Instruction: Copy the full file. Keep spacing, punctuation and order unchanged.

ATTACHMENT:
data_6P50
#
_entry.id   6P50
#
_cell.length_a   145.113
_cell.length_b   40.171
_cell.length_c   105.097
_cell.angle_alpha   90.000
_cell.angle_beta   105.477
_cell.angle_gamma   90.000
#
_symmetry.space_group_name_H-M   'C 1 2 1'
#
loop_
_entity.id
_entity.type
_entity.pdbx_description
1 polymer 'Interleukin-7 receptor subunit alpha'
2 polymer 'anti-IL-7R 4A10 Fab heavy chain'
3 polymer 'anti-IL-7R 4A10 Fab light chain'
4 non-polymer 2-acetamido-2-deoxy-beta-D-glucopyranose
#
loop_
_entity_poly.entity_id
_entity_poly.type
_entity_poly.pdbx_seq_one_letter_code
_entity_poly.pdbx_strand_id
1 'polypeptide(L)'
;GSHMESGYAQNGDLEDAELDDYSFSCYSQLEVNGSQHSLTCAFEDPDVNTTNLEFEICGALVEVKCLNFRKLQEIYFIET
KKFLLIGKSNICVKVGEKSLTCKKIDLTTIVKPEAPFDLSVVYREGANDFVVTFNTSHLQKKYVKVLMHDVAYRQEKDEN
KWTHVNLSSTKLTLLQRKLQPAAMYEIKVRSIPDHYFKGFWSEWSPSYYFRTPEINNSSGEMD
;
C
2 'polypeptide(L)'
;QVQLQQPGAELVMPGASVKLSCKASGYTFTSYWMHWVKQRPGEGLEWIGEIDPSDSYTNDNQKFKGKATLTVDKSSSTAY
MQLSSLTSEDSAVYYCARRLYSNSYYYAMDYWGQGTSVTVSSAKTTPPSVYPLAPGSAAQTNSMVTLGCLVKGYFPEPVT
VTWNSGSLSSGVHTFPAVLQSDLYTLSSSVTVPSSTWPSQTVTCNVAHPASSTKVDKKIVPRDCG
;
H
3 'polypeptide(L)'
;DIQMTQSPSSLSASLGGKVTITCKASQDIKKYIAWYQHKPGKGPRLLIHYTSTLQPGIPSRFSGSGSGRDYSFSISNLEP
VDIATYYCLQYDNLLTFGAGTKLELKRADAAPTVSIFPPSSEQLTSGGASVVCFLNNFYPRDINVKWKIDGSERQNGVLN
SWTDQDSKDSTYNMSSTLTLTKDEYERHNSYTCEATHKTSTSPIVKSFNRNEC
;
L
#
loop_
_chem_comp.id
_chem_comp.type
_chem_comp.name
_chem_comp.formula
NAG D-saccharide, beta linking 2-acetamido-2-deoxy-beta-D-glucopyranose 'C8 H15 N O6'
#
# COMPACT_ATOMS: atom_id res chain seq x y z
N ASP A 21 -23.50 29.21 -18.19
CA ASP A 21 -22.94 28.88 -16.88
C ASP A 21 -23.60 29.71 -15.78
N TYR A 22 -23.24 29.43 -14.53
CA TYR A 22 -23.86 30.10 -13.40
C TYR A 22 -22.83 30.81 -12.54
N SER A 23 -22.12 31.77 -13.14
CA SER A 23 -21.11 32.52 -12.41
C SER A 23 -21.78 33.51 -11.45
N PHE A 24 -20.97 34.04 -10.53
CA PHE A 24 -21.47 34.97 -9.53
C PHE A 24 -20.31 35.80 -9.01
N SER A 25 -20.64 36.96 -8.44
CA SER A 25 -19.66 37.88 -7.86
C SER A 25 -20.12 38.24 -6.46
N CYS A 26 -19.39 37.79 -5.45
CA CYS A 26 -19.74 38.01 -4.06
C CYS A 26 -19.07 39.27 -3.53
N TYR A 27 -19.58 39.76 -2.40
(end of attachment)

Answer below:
data_6P50
#
_entry.id   6P50
#
_cell.length_a   145.113
_cell.length_b   40.171
_cell.length_c   105.097
_cell.angle_alpha   90.000
_cell.angle_beta   105.477
_cell.angle_gamma   90.000
#
_symmetry.space_group_name_H-M   'C 1 2 1'
#
loop_
_entity.id
_entity.type
_entity.pdbx_description
1 polymer 'Interleukin-7 receptor subunit alpha'
2 polymer 'anti-IL-7R 4A10 Fab heavy chain'
3 polymer 'anti-IL-7R 4A10 Fab light chain'
4 non-polymer 2-acetamido-2-deoxy-beta-D-glucopyranose
#
loop_
_entity_poly.entity_id
_entity_poly.type
_entity_poly.pdbx_seq_one_letter_code
_entity_poly.pdbx_strand_id
1 'polypeptide(L)'
;GSHMESGYAQNGDLEDAELDDYSFSCYSQLEVNGSQHSLTCAFEDPDVNTTNLEFEICGALVEVKCLNFRKLQEIYFIET
KKFLLIGKSNICVKVGEKSLTCKKIDLTTIVKPEAPFDLSVVYREGANDFVVTFNTSHLQKKYVKVLMHDVAYRQEKDEN
KWTHVNLSSTKLTLLQRKLQPAAMYEIKVRSIPDHYFKGFWSEWSPSYYFRTPEINNSSGEMD
;
C
2 'polypeptide(L)'
;QVQLQQPGAELVMPGASVKLSCKASGYTFTSYWMHWVKQRPGEGLEWIGEIDPSDSYTNDNQKFKGKATLTVDKSSSTAY
MQLSSLTSEDSAVYYCARRLYSNSYYYAMDYWGQGTSVTVSSAKTTPPSVYPLAPGSAAQTNSMVTLGCLVKGYFPEPVT
VTWNSGSLSSGVHTFPAVLQSDLYTLSSSVTVPSSTWPSQTVTCNVAHPASSTKVDKKIVPRDCG
;
H
3 'polypeptide(L)'
;DIQMTQSPSSLSASLGGKVTITCKASQDIKKYIAWYQHKPGKGPRLLIHYTSTLQPGIPSRFSGSGSGRDYSFSISNLEP
VDIATYYCLQYDNLLTFGAGTKLELKRADAAPTVSIFPPSSEQLTSGGASVVCFLNNFYPRDINVKWKIDGSERQNGVLN
SWTDQDSKDSTYNMSSTLTLTKDEYERHNSYTCEATHKTSTSPIVKSFNRNEC
;
L
#
loop_
_chem_comp.id
_chem_comp.type
_chem_comp.name
_chem_comp.formula
NAG D-saccharide, beta linking 2-acetamido-2-deoxy-beta-D-glucopyranose 'C8 H15 N O6'
#
# COMPACT_ATOMS: atom_id res chain seq x y z
N ASP A 21 -23.50 29.21 -18.19
CA ASP A 21 -22.94 28.88 -16.88
C ASP A 21 -23.60 29.71 -15.78
N TYR A 22 -23.24 29.43 -14.53
CA TYR A 22 -23.86 30.10 -13.40
C TYR A 22 -22.83 30.81 -12.54
N SER A 23 -22.12 31.77 -13.14
CA SER A 23 -21.11 32.52 -12.41
C SER A 23 -21.78 33.51 -11.45
N PHE A 24 -20.97 34.04 -10.53
CA PHE A 24 -21.47 34.97 -9.53
C PHE A 24 -20.31 35.80 -9.01
N SER A 25 -20.64 36.96 -8.44
CA SER A 25 -19.66 37.88 -7.86
C SER A 25 -20.12 38.24 -6.46
N CYS A 26 -19.39 37.79 -5.45
CA CYS A 26 -19.74 38.01 -4.06
C CYS A 26 -19.07 39.27 -3.53
N TYR A 27 -19.58 39.76 -2.40